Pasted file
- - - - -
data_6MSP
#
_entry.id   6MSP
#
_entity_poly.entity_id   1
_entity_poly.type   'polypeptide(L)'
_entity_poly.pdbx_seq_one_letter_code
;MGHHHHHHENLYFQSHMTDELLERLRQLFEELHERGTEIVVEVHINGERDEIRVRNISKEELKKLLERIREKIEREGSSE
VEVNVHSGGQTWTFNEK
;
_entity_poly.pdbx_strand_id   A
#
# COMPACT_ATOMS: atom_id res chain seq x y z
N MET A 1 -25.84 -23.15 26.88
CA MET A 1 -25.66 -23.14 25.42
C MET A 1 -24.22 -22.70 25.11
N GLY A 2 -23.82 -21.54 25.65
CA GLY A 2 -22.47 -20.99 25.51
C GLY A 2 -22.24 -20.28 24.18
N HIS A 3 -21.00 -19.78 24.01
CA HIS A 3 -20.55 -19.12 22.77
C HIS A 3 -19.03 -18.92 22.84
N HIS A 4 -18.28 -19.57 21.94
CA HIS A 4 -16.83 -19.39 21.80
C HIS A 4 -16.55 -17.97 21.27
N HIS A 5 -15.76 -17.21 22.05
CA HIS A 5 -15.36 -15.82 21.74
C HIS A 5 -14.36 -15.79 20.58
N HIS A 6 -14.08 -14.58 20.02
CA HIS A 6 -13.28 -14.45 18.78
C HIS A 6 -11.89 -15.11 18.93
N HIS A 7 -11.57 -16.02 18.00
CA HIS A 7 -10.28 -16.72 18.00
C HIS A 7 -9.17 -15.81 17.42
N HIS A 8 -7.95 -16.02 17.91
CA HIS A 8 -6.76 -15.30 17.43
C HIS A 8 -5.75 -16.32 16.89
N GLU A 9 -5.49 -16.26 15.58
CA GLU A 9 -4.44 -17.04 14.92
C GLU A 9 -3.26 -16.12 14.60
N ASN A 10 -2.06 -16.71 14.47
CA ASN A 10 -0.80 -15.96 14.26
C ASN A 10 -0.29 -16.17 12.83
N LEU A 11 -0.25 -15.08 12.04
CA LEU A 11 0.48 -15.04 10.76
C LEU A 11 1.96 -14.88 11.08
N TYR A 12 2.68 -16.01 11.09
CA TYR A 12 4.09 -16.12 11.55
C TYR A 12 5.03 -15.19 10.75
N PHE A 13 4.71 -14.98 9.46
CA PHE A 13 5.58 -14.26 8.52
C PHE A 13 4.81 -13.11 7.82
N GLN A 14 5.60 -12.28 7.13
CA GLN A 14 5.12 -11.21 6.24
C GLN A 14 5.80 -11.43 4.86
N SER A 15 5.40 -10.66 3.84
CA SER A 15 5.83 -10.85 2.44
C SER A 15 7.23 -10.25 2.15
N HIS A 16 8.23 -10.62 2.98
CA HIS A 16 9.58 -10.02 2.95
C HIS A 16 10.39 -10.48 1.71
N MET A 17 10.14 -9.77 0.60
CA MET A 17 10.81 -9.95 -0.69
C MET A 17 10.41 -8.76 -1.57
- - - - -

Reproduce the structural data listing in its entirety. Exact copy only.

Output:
data_6MSP
#
_entry.id   6MSP
#
_entity_poly.entity_id   1
_entity_poly.type   'polypeptide(L)'
_entity_poly.pdbx_seq_one_letter_code
;MGHHHHHHENLYFQSHMTDELLERLRQLFEELHERGTEIVVEVHINGERDEIRVRNISKEELKKLLERIREKIEREGSSE
VEVNVHSGGQTWTFNEK
;
_entity_poly.pdbx_strand_id   A
#
# COMPACT_ATOMS: atom_id res chain seq x y z
N MET A 1 -25.84 -23.15 26.88
CA MET A 1 -25.66 -23.14 25.42
C MET A 1 -24.22 -22.70 25.11
N GLY A 2 -23.82 -21.54 25.65
CA GLY A 2 -22.47 -20.99 25.51
C GLY A 2 -22.24 -20.28 24.18
N HIS A 3 -21.00 -19.78 24.01
CA HIS A 3 -20.55 -19.12 22.77
C HIS A 3 -19.03 -18.92 22.84
N HIS A 4 -18.28 -19.57 21.94
CA HIS A 4 -16.83 -19.39 21.80
C HIS A 4 -16.55 -17.97 21.27
N HIS A 5 -15.76 -17.21 22.05
CA HIS A 5 -15.36 -15.82 21.74
C HIS A 5 -14.36 -15.79 20.58
N HIS A 6 -14.08 -14.58 20.02
CA HIS A 6 -13.28 -14.45 18.78
C HIS A 6 -11.89 -15.11 18.93
N HIS A 7 -11.57 -16.02 18.00
CA HIS A 7 -10.28 -16.72 18.00
C HIS A 7 -9.17 -15.81 17.42
N HIS A 8 -7.95 -16.02 17.91
CA HIS A 8 -6.76 -15.30 17.43
C HIS A 8 -5.75 -16.32 16.89
N GLU A 9 -5.49 -16.26 15.58
CA GLU A 9 -4.44 -17.04 14.92
C GLU A 9 -3.26 -16.12 14.60
N ASN A 10 -2.06 -16.71 14.47
CA ASN A 10 -0.80 -15.96 14.26
C ASN A 10 -0.29 -16.17 12.83
N LEU A 11 -0.25 -15.08 12.04
CA LEU A 11 0.48 -15.04 10.76
C LEU A 11 1.96 -14.88 11.08
N TYR A 12 2.68 -16.01 11.09
CA TYR A 12 4.09 -16.12 11.55
C TYR A 12 5.03 -15.19 10.75
N PHE A 13 4.71 -14.98 9.46
CA PHE A 13 5.58 -14.26 8.52
C PHE A 13 4.81 -13.11 7.82
N GLN A 14 5.60 -12.28 7.13
CA GLN A 14 5.12 -11.21 6.24
C GLN A 14 5.80 -11.43 4.86
N SER A 15 5.40 -10.66 3.84
CA SER A 15 5.83 -10.85 2.44
C SER A 15 7.23 -10.25 2.15
N HIS A 16 8.23 -10.62 2.98
CA HIS A 16 9.58 -10.02 2.95
C HIS A 16 10.39 -10.48 1.71
N MET A 17 10.14 -9.77 0.60
CA MET A 17 10.81 -9.95 -0.69
C MET A 17 10.41 -8.76 -1.57